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Hank Shaw: What We Learned From Him on His Book Tour + Giveaway

Hank & Weston CEO Mike Caspar discuss sausage making as Hank prepares his grind for the upcoming demo.

Hank's been all over the country spreading the word about his new book, Duck, Duck, Goose - which we pre-ordered and devoured in the first 30 minutes of the plane ride from Cleveland to St. Paul. [Yes, it is a cookbook. And yes we did read each recipe ingredient-by-ingredient. And the excellent opening basics. And the introduction. ]

We were invited to St. Paul by Angler & Hunter to watch Hank make wild game sausage with our equipment. Sure, we know plenty about making sausage - we've been doing this a while (and regularly). But it never hurts to be reminded of the subtle must-do's while listening to another's perspective (and not just another's - Hank Shaw's - the master of delicious wild game recipes). And hey, as it turned out: We picked up a few new tricks as well.

Blaine Kirchert of Angler & Hunter, Hank Shaw, and Mike Caspar of Weston

Sausage Making Basics from Hank Shaw
What We Learned from Hank at Angler & Hunter in St. Paul


Choosing the Meat

  • Let's get right into it: Testosterone means your meat/fat will be smelly and your spice quotient will be higher. Use large black bears, boars, and bucks for chorizo and highly seasoned sausages. The ideal pig or bear is about 225 lbs - it is likely to have the right amount of good tasting fat. A nice, fat doe is what you'll want for finer cuts like steaks.
  • Pay attention to what the animal is eating. Diet impacts flavor. Whitetails over grain fields means mild fat. Mule deer over sage will be a highly potent fat. Wild pigs eating barley are good. Et cetera.
  • Braise shanks - do not use them for sausage (they're too full of sinnew). Don't grind tenderloin and back-strap! That's a sin.
  • Front legs, meat from the ribs, and flanks are prime cuts for sausage.

Binding

  • What makes a sausage a sausage is a bind (proteins holding the meat together tightly). That's what separates it from hamburger meat. 
  • Keep your meat and fat cold for a good bind (not over 50 degrees). You don't want "smear." 
  • Use a mixer and mix the meat for a few minutes to bind.
  • Don't let the meat sit after you grind it. Start the bind right away.

Keep It Cold

  • Keep your meat grinder head, plates, knife, and tray in the freezer.
  • Limit the amount you touch it with your hands - they're 98.6 degrees!

Fat Content


  • Hank recommends a 4-1 ratio. You need a certain amount of fat to keep sausage moist.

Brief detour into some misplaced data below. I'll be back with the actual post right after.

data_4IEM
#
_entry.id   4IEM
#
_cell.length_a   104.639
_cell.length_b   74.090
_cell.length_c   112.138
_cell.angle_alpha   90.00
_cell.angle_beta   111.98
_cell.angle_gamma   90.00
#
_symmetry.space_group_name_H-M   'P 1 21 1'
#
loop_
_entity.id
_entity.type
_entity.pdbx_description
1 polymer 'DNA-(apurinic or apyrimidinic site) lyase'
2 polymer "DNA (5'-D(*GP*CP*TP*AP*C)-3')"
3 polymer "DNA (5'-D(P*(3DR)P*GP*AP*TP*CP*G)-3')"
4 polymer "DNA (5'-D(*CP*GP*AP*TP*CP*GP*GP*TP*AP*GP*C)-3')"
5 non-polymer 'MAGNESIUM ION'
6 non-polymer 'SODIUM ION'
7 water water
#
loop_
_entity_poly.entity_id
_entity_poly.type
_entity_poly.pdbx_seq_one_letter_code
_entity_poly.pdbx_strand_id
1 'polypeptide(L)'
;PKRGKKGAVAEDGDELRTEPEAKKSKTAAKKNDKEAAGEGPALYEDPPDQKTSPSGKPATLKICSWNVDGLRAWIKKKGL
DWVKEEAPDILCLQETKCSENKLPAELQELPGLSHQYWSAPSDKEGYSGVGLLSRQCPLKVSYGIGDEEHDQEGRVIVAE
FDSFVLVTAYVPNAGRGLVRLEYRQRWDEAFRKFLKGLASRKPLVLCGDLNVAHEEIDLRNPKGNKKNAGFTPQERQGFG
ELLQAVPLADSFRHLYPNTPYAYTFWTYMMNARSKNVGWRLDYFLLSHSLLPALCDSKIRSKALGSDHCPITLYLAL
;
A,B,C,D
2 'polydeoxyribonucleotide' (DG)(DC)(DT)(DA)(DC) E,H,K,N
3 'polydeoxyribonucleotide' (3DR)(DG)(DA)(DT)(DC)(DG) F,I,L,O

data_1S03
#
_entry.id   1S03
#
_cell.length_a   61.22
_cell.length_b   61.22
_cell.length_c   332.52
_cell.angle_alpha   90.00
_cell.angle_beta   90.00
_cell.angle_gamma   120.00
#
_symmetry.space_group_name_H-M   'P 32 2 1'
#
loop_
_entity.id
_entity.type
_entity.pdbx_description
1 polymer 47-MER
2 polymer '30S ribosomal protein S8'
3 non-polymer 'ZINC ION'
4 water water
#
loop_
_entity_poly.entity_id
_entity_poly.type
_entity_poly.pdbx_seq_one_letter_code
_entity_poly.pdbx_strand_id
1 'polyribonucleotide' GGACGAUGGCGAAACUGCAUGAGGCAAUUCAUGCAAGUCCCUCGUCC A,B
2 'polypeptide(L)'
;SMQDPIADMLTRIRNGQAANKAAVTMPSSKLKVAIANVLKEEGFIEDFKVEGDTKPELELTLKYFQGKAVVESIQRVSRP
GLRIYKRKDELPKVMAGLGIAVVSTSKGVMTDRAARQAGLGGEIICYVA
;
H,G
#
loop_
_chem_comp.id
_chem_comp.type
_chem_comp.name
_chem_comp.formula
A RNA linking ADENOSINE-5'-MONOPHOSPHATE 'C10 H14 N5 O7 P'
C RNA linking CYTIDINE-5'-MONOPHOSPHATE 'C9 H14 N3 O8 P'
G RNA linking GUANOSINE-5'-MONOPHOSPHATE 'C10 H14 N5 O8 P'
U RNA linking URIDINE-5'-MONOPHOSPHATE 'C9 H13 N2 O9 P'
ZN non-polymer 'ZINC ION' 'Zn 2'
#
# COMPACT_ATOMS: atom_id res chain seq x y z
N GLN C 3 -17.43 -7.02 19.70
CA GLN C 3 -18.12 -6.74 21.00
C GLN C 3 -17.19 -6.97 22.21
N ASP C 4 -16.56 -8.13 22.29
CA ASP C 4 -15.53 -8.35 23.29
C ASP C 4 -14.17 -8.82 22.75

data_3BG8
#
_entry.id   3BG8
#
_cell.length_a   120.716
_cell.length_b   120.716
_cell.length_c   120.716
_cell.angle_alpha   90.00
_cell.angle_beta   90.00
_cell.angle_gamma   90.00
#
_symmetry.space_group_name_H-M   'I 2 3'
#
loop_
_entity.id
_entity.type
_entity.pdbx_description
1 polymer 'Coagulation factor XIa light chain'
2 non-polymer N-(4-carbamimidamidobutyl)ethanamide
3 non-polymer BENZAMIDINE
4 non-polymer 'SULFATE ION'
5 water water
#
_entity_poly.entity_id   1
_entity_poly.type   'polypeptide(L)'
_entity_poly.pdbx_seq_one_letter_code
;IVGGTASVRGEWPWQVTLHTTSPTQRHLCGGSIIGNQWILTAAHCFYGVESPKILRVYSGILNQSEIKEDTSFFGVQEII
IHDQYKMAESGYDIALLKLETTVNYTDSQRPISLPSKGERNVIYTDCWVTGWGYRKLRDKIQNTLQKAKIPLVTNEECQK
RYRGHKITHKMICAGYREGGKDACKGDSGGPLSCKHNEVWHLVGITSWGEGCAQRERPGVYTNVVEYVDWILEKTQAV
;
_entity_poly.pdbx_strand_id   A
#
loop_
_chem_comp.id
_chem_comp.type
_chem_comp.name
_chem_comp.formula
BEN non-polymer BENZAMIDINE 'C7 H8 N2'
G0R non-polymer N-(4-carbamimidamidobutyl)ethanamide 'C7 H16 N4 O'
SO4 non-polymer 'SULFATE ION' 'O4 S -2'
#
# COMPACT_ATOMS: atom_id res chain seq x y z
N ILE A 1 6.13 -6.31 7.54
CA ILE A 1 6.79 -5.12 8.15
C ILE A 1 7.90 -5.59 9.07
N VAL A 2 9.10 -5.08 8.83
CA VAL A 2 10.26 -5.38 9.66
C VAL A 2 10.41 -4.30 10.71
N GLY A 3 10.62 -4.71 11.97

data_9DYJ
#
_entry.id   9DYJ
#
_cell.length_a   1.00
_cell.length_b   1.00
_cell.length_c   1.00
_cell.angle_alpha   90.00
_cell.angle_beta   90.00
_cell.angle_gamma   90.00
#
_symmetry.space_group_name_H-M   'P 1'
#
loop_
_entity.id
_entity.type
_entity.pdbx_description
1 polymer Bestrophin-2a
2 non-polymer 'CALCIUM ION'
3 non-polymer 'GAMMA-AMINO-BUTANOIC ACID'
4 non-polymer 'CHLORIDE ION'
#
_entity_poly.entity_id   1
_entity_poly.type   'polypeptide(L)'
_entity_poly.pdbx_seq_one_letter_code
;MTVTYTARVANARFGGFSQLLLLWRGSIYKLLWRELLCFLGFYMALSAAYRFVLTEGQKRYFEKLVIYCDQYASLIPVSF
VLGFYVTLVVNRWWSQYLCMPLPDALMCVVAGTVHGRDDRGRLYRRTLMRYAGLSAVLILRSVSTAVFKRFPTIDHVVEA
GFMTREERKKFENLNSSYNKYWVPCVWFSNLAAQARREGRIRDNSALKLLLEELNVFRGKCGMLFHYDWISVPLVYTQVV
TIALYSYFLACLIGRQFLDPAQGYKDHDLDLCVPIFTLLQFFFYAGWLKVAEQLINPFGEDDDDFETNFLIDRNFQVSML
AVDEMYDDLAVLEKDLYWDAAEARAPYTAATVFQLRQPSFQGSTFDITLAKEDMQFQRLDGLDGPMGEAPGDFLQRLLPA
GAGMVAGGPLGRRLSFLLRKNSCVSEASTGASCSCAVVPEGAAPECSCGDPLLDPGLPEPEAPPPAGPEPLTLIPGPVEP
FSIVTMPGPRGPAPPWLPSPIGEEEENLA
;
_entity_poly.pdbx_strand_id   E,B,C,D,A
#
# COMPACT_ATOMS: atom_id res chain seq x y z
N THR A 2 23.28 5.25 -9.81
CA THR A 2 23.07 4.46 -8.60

• Ask the butcher for fatback (pure fat from the back of a pig) or pork shoulder (not pure fat - so you'll need more of it).
  • The distinction between the way animals taste is mostly in the fat and the skin. Keep/trim away the skin and fat based on flavors that you want to keep or get rid of. 

Seasoning

  • The higher the quality of your meat, the lower amount of seasonings you use.
  • Buy a scale.
  • Use grams instead of tablespoon/teaspoon for measuring salt (salts are cut differently).
  • 36-40 grams of salt per 5 lb batch (roughly 1 tablespoon + 1 teaspoon).
  • Put a pinch of the seasoning in before grinding, leave the rest for mixing in after grinding. It's called 'an interior garnish' in cooking schools - it's for texture. 
Hank uses a Weston Pro Series Grinder to prepare the sausage grind


Grinding

  • Clean out the grinder - the blade will collect sinnew that you don't want in your sausage. This collection will also jam the grinder, producing an unwanted texture. If it looks mushy, you have too much sinnew. 
  • When you grind waterfowl go right to the fine grind. Venison, pork, and beef will need a coarse grind first. 
  • To get all the meat out of your grinder - put some bread in there at the end. 


Using a Weston Vertical Stuffer to make venison sausage

Stuffing


  • Use a Vertical Stuffer. It stuffs the meat into a casing without heating the meat like other stuffing methods.
  • Chill the stuffer canister and nozzle into the freezer before using.
Hank cooks up some of the most delicious wild game sausage we have ever had

For more expert advice on sausage making, wild game processing, waterfowl, etc. check out Hank's books "Hunt, Gather, Cook" and "Duck, Duck, Goose" - We swear by them! As you await their delivery, you can get a quick fix from his blog "Hunter Angler Gardener Cook."

Oh! And while you're on his blog, enter to win a Weston Commercial Meat Grinder! To enter, you just post a photo of you with Hank's book "Duck, Duck, Goose" to your Facebook or Twitter with the following "I love making sausage and would very much like to use a Weston grinder to do it" (or something like that).

Then you just post the link to your status on Hank's Facebook, our Facebook, or Hank's blog post: 
http://honest-food.net/2013/11/04/meat-grinder-giveaway/. He's picking a winner December 4th. Good Luck!

Just one last thing: If you'd like to catch Hank on his book tour, click here to check out his schedule. 




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